General Electric F404-GE-400 & 402Jet Engine

Specifications: F404-GE-400

Thrust (lb): 16,000
Airflow (lb/sec): 142
Weight (lb): 2,185
Maximum Diameter (in): 35
Pressure Ratio: 25 to 1

Specifications: F404-GE-402

Thrust (lb) 17,700
Airflow (lb/sec) 146
Weight (lb) 2,282
Maximum Diameter (in) 35
Pressure Ratio 26 to 1

Milestones: F404

F404 Entered U.S. Navy Service 1981
First Operational U.S. marine Squadron 1983
First Operational Carrier Squadron 1985
First Delivery of F404-402 EPE 1991
3,000th F404 Engine Delivery 1994
F404 Attained Five Million Flight Hours 1995

Courtesy General Electric





General Electric F110-GE-129 Jet Engine

Specifications: F110-GE-129

Thrust Class (lb/kN) 29,000/129*
Length (in/m) 181.9/4.6
Max. Diameter (in/m) 46.5/1.2
Air Flow Class (lb/s; kg/s) 270; 122.4*
Bypass Ratio 0.76
Engine Controls FADEC (normal) mode, plus two hybrid
modes with pure hydromechanical backup mode

* The F110-GE-129 engine, as delivered, has consistently
demonstrated 31,000 lb/138kN thrust at sea level static
uninstalled and 270 lb/s flow.

Courtesy General Electric

General electric F414-GE-400 Jet engine

Specifications: F414-GE-400

Thrust Class (lb) 22,000
Weight (lb) 2,445
Maximum Diameter (in.) 35
Pressure Ratio 30 to 1
Thrust-to-Weight 9 to 1


Milestones: F414-GE-400

Engineering and Manufacturing Development (EMD) began June 1992
First Engine To Test May 1993
PFQ (Flight Qualification) September 1995
First F414 Flight November 1995
LPDQ (Low Rate Production Qualification September
Production Begins June 1998

Courtesy General Electric

Allison V-1710 Aircraft Engine

The V-1710 engine was the first product of an extensive Army program to develop a high-power, liquid-cooled engine. Derived from a model designed in 1930 for airship use, the V-1710 was first used by the Air Corps in 1932. Rated at 1,000 horsepower, it was installed in the Consolidated XA-11A, an experimental attack version of the Consolidated P-25. By 1938, the engine's output had been increased to 1,150 horsepower and was used to power the Bell X/YFM-1 multiplace fighters. The V-1710 was continually improved and during World War II its output was increased to 1,475 horsepower in some series engines. During the war it was used primarily in the Curtiss P-40 "Warhawk", the Bell P-39 "Airacobra", and the twin-engine Lockheed P-38 "Lightning". It was also used in early versions of the North American P-51 "Mustang".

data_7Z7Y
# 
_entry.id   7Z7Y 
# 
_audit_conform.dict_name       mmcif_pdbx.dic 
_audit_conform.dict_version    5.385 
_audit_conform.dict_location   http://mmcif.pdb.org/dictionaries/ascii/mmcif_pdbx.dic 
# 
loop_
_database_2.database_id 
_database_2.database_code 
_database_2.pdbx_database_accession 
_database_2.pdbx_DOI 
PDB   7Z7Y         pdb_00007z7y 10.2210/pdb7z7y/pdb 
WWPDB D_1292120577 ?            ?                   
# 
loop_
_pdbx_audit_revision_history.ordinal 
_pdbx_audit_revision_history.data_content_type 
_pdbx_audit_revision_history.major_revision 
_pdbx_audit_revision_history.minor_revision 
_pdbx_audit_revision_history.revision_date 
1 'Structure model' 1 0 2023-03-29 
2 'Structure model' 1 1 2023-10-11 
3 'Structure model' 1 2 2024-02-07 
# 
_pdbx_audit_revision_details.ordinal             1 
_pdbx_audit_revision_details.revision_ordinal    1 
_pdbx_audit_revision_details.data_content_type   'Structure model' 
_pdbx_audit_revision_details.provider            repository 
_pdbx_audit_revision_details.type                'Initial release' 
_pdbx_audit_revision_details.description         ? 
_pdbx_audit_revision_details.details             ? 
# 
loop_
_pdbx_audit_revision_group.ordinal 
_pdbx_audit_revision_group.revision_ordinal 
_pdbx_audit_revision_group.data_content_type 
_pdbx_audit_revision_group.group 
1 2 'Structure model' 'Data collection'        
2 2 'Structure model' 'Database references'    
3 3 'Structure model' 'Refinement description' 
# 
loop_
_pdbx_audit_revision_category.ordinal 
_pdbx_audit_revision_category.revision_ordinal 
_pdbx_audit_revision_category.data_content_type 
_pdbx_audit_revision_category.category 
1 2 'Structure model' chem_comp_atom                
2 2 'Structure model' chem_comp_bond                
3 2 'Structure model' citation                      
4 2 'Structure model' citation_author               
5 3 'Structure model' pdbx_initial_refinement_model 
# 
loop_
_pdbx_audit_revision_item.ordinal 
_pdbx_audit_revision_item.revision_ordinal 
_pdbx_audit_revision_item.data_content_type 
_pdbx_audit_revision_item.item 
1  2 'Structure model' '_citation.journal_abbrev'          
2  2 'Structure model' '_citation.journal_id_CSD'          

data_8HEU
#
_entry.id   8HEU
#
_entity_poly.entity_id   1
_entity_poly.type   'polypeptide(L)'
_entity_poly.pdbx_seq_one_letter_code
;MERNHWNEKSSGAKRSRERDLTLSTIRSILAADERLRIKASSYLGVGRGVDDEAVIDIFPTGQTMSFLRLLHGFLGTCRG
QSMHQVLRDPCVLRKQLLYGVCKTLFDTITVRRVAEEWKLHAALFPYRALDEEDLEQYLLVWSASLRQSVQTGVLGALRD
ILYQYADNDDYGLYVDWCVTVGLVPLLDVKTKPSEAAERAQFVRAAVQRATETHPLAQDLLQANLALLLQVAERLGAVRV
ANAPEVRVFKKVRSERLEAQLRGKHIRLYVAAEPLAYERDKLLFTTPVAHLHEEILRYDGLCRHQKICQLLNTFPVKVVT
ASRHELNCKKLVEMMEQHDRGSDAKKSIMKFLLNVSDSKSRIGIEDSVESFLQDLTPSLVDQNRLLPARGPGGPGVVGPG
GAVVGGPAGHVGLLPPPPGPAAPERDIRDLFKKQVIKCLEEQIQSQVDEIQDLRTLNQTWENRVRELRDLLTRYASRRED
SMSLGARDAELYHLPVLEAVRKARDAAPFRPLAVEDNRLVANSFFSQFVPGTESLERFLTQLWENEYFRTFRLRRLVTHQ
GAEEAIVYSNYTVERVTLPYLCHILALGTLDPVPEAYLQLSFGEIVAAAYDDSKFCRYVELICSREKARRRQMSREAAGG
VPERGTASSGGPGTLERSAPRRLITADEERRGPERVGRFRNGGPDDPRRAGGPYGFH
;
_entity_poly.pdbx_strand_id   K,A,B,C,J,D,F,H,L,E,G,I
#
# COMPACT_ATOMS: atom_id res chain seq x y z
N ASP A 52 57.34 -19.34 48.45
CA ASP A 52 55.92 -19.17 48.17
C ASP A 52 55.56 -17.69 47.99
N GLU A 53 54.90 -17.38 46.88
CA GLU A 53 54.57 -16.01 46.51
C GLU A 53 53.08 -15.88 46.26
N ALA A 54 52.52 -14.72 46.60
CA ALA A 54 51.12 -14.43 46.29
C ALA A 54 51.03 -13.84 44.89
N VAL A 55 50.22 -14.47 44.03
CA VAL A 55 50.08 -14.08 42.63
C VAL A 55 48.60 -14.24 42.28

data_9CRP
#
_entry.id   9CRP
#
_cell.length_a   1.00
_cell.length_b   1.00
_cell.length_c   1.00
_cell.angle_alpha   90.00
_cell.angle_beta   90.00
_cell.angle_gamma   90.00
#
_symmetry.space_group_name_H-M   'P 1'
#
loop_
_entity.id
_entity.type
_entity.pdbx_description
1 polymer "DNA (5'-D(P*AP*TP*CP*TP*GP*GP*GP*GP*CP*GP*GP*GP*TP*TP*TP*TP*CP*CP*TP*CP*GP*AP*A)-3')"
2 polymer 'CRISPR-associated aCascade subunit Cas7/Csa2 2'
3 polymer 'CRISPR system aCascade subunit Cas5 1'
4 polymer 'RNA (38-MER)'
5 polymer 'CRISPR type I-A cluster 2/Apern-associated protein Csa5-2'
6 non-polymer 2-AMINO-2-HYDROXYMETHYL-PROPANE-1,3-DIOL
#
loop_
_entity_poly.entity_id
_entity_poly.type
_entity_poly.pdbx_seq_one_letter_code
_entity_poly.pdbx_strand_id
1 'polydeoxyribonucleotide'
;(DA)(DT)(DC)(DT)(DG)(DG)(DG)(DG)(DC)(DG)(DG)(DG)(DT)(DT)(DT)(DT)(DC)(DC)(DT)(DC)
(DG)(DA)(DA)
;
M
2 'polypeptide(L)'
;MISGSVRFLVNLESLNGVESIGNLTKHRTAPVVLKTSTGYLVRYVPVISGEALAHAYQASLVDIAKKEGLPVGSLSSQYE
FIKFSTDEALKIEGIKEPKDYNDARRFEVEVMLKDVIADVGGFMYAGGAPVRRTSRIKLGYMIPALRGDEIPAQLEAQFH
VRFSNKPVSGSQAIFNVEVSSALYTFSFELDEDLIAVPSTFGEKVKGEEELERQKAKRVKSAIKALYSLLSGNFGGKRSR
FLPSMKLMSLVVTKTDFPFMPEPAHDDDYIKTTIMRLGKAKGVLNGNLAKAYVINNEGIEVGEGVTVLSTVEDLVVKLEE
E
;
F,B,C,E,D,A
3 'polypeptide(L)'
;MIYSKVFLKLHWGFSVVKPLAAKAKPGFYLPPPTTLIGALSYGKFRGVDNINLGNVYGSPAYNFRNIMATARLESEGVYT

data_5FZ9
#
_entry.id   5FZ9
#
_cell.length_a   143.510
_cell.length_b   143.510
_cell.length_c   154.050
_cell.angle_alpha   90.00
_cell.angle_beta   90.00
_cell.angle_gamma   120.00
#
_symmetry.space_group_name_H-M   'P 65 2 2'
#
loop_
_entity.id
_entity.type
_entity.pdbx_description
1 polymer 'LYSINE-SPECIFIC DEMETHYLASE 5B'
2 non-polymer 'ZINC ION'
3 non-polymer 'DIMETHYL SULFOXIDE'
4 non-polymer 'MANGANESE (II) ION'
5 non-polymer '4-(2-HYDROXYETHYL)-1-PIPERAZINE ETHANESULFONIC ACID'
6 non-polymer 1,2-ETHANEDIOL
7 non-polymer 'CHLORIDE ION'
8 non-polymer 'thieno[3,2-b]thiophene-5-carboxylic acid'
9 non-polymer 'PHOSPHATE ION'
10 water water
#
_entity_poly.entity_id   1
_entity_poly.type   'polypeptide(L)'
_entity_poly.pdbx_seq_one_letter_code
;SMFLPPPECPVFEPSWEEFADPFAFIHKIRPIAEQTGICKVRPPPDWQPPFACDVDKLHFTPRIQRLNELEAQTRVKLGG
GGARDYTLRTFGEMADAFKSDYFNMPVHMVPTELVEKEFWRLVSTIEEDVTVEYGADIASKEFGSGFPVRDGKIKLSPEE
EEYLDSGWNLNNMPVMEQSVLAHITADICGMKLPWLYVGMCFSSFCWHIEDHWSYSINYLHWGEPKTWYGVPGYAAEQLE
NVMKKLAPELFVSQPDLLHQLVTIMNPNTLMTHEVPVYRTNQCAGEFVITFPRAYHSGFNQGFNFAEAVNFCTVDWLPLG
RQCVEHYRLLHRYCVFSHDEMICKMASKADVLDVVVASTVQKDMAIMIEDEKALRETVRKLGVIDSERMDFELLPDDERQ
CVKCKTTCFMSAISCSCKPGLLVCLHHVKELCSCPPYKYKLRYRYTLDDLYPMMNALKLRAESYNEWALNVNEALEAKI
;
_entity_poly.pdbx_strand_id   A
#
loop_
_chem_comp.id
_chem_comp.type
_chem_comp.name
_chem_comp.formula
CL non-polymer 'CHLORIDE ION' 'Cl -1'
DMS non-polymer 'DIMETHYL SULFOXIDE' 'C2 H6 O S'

The engine on display, a right-hand drive V-1710-51, is of the series used primarily in the P-38G. When installed in a twin-engine P-38, it was paired with a left-hand drive V-1710-55 engine to counteract the effect of torque. The only difference between the two engines was the direction of propeller-shaft rotation.

Model: V-1710-51 (right-hand drive)
Type: 12 cylinder, supercharged
Displacement: 1,710
Weight: 1,345 lbs.
Maximum RPM: 3,000
Maximum Horsepower: 1,325
Cost: $19,000 (engine only)

allison on p51a (78425 bytes)
                    Allison engine installation on P-51A

Courtesy U. S. Air Force Museum

Packard V-1650 "Merlin" Engine

The V-1650 liquid-cooled engine was the U.S. version of the famous British Rolls-Royce "Merlin" engine which powered the "Spitfire" and "Hurricane" fighters during the Battle of Britain in 1940. In Sept. 1940, the Packard Co. agreed to build the Merlin engine for both the American and the British Governments, and adapted it for American mass-production methods. The first two Packard-built Merlins to be completed were demonstrated on test stands at a special ceremony at the Packard plant in Detroit on August 2, 1941. Full production began in 1942 and by the end of World War II, more than 16,000 Merlins had been produced in the U.S.A. The Army Air Forces used the engine almost exclusively in the famed P-51 "Mustang", for it provided greatly improved high-altitude performance over the Allison V-1710 engine used in earlier series of the airplane. The V-1650 Merlin also replaced the V-1710 in the "F" series of the P-40. The British also used Packard-built Merlins during the last three years of the war in their "Spitfire", "Mosquito", and "Lancaster" airplanes.

Model: V-1650-7
Type: 12-cylinder with two-stage mechanically-driven supercharger
Displacement: 1,649
Weight: 1,690 lbs.
Max. RPM: 3,000
Max. HP: 1,695
Cost: $25,000

Courtesy U. S. Air Force Museum

Pratt and Whitney R-2800-21 Engine